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Persian Gulf in Need of ‘Innovative’ Regional Cooperation System

Persian Gulf in Need of ‘Innovative’ Regional Cooperation SystemPersian Gulf in Need of ‘Innovative’ Regional Cooperation System

friendly relations between Iran and Arabs could improve the prospects of security and development on a global scale.
"With the new wave of turmoil in Beirut and Baghdad, where determined demonstrators have occupied streets for weeks calling for the removal of the entire political class, the Middle East is desperate for a serious reconsideration of policies by all parties involved in the region," Hossein Mousavian wrote in a recent article published by Al-Monitor.
Mousavian is a Middle East security and nuclear policy specialist at Princeton University and a former spokesman of Iran's nuclear negotiators.
He noted that the Israeli-Palestinian conflict remains the most vital point of contention in the Middle East, but resolving rivalries among the Persian Gulf countries, especially Iran and Saudi Arabia, would have a considerable impact on resolving crises in Yemen, Iraq, Syria and Lebanon. 
But for such efforts and the reshaping of policies to be effective in the Persian Gulf, attention needs to be paid to several issues, he added.
The former diplomat said throughout the decades following the 1979 revolution, the [Persian] Gulf Cooperation Council countries have been allied against Iran, which has added much to the ethnically belligerent dichotomy of Arabs vs. Persians. 
“Over the past few years, tensions between the neighboring Arab countries also increased dramatically," he said
“So hostilities in the region are not just limited to Arabs vs. Persians but also Arabs vs. Arabs. This is why the old formula to uphold peace, security and stability is obsolete.”

 

 

'Fear of Hegemony'

The second point is that there are three main varieties of "fear of hegemony" among the smaller Middle East states, namely the UAE, Qatar, Oman, Bahrain and Kuwait, the article read. 
"The 'blatant fear' is about Iranian hegemony. The 'hazy fear' is about Iraqi hegemony. And the 'subtle fear' is about Saudi hegemony and dominance in the region," he said.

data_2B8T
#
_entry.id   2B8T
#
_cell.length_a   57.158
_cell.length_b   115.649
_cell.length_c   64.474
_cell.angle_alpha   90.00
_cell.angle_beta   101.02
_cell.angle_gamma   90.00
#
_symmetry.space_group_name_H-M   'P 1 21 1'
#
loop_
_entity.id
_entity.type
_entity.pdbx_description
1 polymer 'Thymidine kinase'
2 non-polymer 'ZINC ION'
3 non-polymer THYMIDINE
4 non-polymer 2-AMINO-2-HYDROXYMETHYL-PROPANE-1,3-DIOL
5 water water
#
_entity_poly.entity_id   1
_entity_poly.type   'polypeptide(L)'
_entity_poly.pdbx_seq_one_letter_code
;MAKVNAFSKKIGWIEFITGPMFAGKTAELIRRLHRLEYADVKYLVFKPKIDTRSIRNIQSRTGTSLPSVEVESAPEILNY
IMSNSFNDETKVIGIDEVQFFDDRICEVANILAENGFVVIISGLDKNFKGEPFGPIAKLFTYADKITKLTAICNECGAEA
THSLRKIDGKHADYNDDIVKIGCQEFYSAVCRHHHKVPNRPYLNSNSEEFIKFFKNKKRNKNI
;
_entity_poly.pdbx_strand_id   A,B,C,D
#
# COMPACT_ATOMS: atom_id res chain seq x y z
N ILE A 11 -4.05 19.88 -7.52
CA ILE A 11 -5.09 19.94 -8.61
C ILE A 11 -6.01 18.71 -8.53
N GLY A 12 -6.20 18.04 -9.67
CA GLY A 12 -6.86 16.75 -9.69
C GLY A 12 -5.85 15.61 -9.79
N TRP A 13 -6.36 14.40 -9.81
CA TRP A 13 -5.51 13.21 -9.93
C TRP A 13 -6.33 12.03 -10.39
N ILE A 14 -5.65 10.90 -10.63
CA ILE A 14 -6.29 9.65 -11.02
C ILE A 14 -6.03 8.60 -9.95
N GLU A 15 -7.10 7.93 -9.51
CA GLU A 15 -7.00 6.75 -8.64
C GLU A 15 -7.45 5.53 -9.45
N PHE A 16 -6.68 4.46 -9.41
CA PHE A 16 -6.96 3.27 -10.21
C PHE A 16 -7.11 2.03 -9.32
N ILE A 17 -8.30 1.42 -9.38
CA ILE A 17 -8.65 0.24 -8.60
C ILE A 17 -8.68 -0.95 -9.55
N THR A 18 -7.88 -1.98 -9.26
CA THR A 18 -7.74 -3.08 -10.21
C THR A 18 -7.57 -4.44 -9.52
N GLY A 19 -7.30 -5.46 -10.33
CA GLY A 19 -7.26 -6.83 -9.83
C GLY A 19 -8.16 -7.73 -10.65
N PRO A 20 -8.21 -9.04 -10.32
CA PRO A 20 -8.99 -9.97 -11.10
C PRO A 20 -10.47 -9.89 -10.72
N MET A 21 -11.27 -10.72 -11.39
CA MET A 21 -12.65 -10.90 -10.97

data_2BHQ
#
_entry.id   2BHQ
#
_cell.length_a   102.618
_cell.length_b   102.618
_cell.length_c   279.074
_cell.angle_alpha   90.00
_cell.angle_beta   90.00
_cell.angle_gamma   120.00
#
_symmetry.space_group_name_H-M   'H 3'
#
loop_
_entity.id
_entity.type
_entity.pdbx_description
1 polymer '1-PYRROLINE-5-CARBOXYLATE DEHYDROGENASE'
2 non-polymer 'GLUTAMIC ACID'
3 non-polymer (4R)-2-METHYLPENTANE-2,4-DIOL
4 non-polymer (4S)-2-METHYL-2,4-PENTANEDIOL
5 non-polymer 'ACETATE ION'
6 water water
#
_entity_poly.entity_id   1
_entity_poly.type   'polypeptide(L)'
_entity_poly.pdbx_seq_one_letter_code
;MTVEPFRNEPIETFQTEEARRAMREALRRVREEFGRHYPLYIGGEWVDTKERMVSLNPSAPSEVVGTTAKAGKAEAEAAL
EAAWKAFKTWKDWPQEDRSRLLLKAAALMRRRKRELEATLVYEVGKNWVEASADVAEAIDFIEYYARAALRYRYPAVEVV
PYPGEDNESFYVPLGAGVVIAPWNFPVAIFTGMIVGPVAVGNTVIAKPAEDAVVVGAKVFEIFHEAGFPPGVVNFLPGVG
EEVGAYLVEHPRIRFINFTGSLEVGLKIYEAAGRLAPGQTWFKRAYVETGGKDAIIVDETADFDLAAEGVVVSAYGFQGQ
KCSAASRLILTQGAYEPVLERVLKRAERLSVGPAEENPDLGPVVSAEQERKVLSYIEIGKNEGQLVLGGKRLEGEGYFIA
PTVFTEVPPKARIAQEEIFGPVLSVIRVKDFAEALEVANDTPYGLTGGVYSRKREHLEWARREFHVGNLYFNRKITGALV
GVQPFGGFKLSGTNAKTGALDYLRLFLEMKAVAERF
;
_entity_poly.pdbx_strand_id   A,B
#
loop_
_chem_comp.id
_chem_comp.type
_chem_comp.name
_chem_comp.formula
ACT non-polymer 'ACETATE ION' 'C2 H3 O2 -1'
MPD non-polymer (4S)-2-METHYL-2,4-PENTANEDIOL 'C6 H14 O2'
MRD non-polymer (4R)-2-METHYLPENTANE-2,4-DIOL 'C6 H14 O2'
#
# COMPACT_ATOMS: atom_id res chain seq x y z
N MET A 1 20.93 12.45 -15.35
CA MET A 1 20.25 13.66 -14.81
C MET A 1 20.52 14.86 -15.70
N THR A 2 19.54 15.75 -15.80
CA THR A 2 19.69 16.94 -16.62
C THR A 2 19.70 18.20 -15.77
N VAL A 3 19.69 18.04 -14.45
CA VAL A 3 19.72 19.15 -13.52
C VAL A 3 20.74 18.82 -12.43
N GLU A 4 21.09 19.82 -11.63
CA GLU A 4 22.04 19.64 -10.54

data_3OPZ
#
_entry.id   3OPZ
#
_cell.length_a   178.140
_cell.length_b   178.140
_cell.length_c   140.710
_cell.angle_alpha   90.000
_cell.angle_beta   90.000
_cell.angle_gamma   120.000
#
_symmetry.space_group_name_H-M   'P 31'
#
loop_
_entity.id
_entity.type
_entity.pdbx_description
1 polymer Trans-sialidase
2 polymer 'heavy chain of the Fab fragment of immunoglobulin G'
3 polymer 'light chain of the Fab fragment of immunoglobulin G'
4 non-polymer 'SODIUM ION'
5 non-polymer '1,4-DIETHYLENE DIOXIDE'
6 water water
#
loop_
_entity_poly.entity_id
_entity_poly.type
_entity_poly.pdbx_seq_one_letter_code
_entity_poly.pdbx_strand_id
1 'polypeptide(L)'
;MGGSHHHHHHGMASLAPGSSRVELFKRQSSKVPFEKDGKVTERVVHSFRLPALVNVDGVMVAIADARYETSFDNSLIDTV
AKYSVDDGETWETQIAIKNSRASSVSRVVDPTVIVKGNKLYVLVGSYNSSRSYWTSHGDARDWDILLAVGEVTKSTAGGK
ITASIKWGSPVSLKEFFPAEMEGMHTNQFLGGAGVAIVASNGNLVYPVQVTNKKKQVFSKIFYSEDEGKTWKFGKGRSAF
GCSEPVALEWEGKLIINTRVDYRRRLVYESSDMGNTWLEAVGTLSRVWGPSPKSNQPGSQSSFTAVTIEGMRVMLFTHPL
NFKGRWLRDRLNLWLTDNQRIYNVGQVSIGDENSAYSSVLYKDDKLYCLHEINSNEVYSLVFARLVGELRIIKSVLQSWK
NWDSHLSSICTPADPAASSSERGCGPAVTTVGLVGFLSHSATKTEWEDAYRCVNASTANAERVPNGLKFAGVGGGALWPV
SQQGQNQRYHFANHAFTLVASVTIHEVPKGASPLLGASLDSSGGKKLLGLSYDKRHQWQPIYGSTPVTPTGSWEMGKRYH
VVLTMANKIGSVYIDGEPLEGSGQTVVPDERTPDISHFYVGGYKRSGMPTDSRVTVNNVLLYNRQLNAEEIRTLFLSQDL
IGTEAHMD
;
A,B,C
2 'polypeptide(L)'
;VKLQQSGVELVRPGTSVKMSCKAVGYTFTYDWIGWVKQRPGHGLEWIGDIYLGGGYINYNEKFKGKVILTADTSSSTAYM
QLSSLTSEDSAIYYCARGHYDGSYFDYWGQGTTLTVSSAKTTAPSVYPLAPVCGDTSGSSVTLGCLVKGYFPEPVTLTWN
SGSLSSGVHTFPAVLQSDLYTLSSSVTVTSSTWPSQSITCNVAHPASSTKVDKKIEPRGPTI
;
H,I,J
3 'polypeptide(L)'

Mousavian maintains that the new model for sustainable peace and security should leave no place for anyone's hegemony. 
"Third, all members of the [P]GCC along with Iran and Iraq have complaints about the lack of respect for their sovereignty, interference in their domestic affairs and the tendency for sectarian policies. Therefore, the foundations of the new model for sustainable peace and security should be based on seven factors,” he said. 
"These are non-interference; respect for national sovereignty; mutual respect; commitment to abandon sectarian and pan-nationalist policies; commitment to maintain the geographic status quo of the region; commitment to secure mutual interests among states; and commitment to collective security."

 

 

Common Interests

The Middle East specialist noted that Iran and its neighbors share more common interests than disagreeable ones. 
"Hence, the neighboring countries must be willing to invest more on common interests rather than on those that are incompatible," he said.
Mousavian stressed that coexistence and cooperation among Persian Gulf Arab states, Iraq and Iran would lead to fundamental changes in relations between Sunni communities and their Shia counterparts in the Muslim world. 
"It would lead to more solidarity and brotherhood, which would then lead to better prospects of security, stability and economic development on a global scale," he said.
He argues that an effective regional cooperation system should guarantee safe maritime passage of energy exports through the narrow Strait of Hormuz and security for a quarter of the world's international energy exports, as well as the stability in oil and gas pricing. 
"The member states could establish a taskforce to deal with regional crises such as in Yemen, Syria, Iraq and Afghanistan through multilateral diplomacy and cooperation with influential foreign and regional players such as the United States, the European Union, China, Russia, Turkey, Egypt and the United Nations." 
Mousavian noted that such a system could facilitate a gradual withdrawal of American and other foreign military forces from the region, hence the UN Security Council must play a more robust role to ensure that security and peace are restored to the region. 

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